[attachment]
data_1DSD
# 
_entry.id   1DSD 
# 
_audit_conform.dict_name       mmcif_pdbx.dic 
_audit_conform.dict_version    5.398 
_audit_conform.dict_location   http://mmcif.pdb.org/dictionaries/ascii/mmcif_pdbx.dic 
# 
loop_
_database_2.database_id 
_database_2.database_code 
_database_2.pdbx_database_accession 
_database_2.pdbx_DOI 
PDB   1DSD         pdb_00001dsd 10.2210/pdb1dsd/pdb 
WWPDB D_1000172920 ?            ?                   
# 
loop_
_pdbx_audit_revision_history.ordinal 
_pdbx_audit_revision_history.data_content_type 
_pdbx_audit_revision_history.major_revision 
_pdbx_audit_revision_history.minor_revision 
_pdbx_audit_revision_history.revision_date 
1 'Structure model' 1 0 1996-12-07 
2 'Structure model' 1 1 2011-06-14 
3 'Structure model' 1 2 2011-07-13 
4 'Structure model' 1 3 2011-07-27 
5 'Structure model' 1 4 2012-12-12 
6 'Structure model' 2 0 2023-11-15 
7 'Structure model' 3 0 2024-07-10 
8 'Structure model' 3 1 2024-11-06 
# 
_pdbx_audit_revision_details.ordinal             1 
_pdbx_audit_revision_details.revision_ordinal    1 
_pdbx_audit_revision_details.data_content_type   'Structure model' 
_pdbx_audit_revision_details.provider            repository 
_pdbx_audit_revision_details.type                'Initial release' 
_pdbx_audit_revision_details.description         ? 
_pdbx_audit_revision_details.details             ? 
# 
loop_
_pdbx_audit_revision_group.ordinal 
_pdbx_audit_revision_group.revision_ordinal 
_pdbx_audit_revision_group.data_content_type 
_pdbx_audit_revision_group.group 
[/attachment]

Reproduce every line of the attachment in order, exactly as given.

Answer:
data_1DSD
# 
_entry.id   1DSD 
# 
_audit_conform.dict_name       mmcif_pdbx.dic 
_audit_conform.dict_version    5.398 
_audit_conform.dict_location   http://mmcif.pdb.org/dictionaries/ascii/mmcif_pdbx.dic 
# 
loop_
_database_2.database_id 
_database_2.database_code 
_database_2.pdbx_database_accession 
_database_2.pdbx_DOI 
PDB   1DSD         pdb_00001dsd 10.2210/pdb1dsd/pdb 
WWPDB D_1000172920 ?            ?                   
# 
loop_
_pdbx_audit_revision_history.ordinal 
_pdbx_audit_revision_history.data_content_type 
_pdbx_audit_revision_history.major_revision 
_pdbx_audit_revision_history.minor_revision 
_pdbx_audit_revision_history.revision_date 
1 'Structure model' 1 0 1996-12-07 
2 'Structure model' 1 1 2011-06-14 
3 'Structure model' 1 2 2011-07-13 
4 'Structure model' 1 3 2011-07-27 
5 'Structure model' 1 4 2012-12-12 
6 'Structure model' 2 0 2023-11-15 
7 'Structure model' 3 0 2024-07-10 
8 'Structure model' 3 1 2024-11-06 
# 
_pdbx_audit_revision_details.ordinal             1 
_pdbx_audit_revision_details.revision_ordinal    1 
_pdbx_audit_revision_details.data_content_type   'Structure model' 
_pdbx_audit_revision_details.provider            repository 
_pdbx_audit_revision_details.type                'Initial release' 
_pdbx_audit_revision_details.description         ? 
_pdbx_audit_revision_details.details             ? 
# 
loop_
_pdbx_audit_revision_group.ordinal 
_pdbx_audit_revision_group.revision_ordinal 
_pdbx_audit_revision_group.data_content_type 
_pdbx_audit_revision_group.group 